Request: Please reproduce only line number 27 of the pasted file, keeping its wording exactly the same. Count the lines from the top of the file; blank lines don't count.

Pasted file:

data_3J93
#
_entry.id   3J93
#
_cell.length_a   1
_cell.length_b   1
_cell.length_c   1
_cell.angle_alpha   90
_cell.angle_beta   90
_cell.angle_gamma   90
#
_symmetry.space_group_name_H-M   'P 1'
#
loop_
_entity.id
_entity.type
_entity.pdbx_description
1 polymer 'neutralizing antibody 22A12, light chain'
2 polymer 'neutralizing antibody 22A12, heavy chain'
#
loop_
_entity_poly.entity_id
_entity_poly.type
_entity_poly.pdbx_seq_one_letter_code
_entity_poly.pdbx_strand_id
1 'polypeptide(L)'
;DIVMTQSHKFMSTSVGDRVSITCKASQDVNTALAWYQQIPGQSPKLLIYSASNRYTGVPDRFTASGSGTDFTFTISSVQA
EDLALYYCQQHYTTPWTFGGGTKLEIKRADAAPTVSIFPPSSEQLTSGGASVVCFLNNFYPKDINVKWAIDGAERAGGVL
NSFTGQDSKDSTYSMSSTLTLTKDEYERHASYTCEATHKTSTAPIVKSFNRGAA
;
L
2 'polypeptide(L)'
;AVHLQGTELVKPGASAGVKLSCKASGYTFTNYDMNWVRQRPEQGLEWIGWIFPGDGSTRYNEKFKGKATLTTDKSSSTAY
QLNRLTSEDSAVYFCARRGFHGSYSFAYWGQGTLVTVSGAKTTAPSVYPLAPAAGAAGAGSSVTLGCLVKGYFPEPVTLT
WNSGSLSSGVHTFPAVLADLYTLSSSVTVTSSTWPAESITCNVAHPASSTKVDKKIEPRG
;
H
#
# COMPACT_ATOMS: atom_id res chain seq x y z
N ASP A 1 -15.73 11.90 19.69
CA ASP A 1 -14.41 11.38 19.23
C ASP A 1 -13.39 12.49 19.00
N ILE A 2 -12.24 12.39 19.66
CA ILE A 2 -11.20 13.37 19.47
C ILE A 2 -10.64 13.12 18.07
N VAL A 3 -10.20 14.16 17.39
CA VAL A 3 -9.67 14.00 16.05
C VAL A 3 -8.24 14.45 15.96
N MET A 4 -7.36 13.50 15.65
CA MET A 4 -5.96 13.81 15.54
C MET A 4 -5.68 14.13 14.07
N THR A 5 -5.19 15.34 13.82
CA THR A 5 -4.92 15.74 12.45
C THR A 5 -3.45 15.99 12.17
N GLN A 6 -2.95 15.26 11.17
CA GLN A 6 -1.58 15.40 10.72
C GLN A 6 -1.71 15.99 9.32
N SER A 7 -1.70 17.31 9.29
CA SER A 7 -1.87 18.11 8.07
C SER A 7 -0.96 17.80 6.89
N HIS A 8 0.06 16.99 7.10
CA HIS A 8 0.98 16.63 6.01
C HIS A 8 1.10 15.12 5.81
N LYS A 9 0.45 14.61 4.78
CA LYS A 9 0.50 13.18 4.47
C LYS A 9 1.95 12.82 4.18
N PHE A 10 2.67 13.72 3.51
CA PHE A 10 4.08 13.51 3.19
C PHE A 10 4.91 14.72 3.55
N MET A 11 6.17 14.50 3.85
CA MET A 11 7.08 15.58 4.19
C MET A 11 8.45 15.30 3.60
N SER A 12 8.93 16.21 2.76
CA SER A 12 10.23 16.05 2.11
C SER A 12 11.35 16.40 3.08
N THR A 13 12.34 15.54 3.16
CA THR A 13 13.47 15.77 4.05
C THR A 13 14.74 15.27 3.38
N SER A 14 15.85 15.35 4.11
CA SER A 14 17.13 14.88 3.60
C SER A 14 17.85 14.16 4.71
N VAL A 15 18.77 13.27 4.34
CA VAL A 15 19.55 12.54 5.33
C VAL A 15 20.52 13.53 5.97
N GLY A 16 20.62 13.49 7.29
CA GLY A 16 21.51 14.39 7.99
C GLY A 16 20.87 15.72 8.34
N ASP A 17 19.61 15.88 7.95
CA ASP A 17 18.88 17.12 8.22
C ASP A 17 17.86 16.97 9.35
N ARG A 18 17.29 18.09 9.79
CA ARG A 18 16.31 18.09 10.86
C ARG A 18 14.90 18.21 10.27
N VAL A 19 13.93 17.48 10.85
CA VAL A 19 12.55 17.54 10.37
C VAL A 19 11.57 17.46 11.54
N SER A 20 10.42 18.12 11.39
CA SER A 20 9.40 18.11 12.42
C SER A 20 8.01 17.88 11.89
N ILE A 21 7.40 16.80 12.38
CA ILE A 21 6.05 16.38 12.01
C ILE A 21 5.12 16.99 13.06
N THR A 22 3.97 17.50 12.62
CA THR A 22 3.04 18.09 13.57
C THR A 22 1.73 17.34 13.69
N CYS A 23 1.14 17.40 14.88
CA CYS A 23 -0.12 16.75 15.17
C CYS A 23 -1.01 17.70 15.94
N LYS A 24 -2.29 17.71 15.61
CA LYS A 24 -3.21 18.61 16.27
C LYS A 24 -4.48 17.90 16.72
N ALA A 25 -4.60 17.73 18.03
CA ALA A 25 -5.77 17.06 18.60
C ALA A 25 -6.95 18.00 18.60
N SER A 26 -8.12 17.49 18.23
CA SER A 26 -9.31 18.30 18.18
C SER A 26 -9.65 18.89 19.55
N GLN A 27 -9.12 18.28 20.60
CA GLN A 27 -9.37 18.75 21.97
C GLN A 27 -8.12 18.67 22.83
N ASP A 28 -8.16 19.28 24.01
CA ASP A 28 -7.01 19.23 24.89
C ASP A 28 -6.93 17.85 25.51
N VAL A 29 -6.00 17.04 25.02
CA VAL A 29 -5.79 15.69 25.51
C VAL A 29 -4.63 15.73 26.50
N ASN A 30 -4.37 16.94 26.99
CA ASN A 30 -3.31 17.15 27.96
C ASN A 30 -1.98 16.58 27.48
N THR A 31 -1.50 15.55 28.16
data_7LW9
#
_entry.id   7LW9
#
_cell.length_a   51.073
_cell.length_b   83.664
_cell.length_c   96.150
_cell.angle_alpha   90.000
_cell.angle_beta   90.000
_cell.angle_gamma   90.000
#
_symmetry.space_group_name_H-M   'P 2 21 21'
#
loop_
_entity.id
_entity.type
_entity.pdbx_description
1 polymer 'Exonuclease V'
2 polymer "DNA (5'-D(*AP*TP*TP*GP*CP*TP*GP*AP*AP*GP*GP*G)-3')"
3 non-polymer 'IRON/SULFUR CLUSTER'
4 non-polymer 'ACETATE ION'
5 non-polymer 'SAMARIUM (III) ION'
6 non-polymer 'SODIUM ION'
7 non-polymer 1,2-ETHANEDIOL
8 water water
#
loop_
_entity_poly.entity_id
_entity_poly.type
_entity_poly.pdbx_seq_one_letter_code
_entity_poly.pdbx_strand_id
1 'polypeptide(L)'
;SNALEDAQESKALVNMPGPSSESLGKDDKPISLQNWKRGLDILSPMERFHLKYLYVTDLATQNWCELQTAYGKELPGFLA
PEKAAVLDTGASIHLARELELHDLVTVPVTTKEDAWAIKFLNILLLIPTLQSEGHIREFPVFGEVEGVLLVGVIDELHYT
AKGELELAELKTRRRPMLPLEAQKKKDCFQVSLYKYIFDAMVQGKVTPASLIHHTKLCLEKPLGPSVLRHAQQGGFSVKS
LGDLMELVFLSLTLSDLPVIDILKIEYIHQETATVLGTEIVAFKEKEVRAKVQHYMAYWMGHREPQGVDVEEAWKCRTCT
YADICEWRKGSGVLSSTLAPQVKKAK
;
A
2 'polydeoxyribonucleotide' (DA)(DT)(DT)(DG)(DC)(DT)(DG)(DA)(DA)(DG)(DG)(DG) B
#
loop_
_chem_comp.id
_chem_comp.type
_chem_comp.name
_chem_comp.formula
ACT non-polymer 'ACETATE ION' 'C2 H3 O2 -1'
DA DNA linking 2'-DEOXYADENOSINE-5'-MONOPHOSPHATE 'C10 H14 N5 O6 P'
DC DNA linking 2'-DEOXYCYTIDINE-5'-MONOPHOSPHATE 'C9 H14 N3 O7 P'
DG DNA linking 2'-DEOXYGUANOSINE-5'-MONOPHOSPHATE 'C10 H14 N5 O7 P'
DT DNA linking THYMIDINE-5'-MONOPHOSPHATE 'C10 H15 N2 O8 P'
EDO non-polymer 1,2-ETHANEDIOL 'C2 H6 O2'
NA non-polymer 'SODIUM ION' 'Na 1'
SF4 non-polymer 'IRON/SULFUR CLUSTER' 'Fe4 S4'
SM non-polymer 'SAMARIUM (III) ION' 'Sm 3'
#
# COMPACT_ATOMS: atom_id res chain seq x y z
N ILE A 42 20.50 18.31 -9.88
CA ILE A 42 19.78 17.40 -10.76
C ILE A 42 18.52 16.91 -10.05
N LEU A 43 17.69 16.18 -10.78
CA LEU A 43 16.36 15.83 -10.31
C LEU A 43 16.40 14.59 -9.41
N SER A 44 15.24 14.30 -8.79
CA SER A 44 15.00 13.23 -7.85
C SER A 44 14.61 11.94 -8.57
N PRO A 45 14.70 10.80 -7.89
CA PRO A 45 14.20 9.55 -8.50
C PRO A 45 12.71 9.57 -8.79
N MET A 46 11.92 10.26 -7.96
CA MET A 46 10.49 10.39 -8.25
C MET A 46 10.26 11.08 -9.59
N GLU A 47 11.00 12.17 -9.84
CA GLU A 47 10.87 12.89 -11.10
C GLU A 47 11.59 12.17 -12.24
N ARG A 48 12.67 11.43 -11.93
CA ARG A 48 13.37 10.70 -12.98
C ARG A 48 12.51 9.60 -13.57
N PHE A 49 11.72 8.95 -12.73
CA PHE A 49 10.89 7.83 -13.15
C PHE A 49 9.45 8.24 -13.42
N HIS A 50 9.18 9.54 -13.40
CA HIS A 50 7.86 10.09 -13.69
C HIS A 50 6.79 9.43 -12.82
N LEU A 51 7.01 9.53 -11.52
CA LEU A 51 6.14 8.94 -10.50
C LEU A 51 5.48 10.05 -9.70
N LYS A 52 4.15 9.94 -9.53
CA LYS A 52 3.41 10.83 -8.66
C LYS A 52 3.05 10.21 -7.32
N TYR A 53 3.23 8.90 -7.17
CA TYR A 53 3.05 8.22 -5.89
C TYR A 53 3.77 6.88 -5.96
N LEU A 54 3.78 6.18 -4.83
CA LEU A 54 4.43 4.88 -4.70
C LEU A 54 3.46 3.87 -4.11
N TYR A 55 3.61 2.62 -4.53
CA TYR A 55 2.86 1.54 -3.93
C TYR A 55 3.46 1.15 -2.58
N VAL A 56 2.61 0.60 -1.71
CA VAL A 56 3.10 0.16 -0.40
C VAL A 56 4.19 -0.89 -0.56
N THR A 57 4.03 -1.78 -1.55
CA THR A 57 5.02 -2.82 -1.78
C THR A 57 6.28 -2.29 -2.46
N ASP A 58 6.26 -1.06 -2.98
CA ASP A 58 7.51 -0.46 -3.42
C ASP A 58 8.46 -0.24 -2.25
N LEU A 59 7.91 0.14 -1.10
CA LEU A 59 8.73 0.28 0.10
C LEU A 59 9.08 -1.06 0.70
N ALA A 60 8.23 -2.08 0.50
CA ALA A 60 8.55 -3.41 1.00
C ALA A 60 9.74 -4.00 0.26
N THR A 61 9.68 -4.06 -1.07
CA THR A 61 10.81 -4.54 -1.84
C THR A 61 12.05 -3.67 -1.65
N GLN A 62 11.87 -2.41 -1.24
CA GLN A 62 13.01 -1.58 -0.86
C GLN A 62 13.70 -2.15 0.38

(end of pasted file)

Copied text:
;DIVMTQSHKFMSTSVGDRVSITCKASQDVNTALAWYQQIPGQSPKLLIYSASNRYTGVPDRFTASGSGTDFTFTISSVQA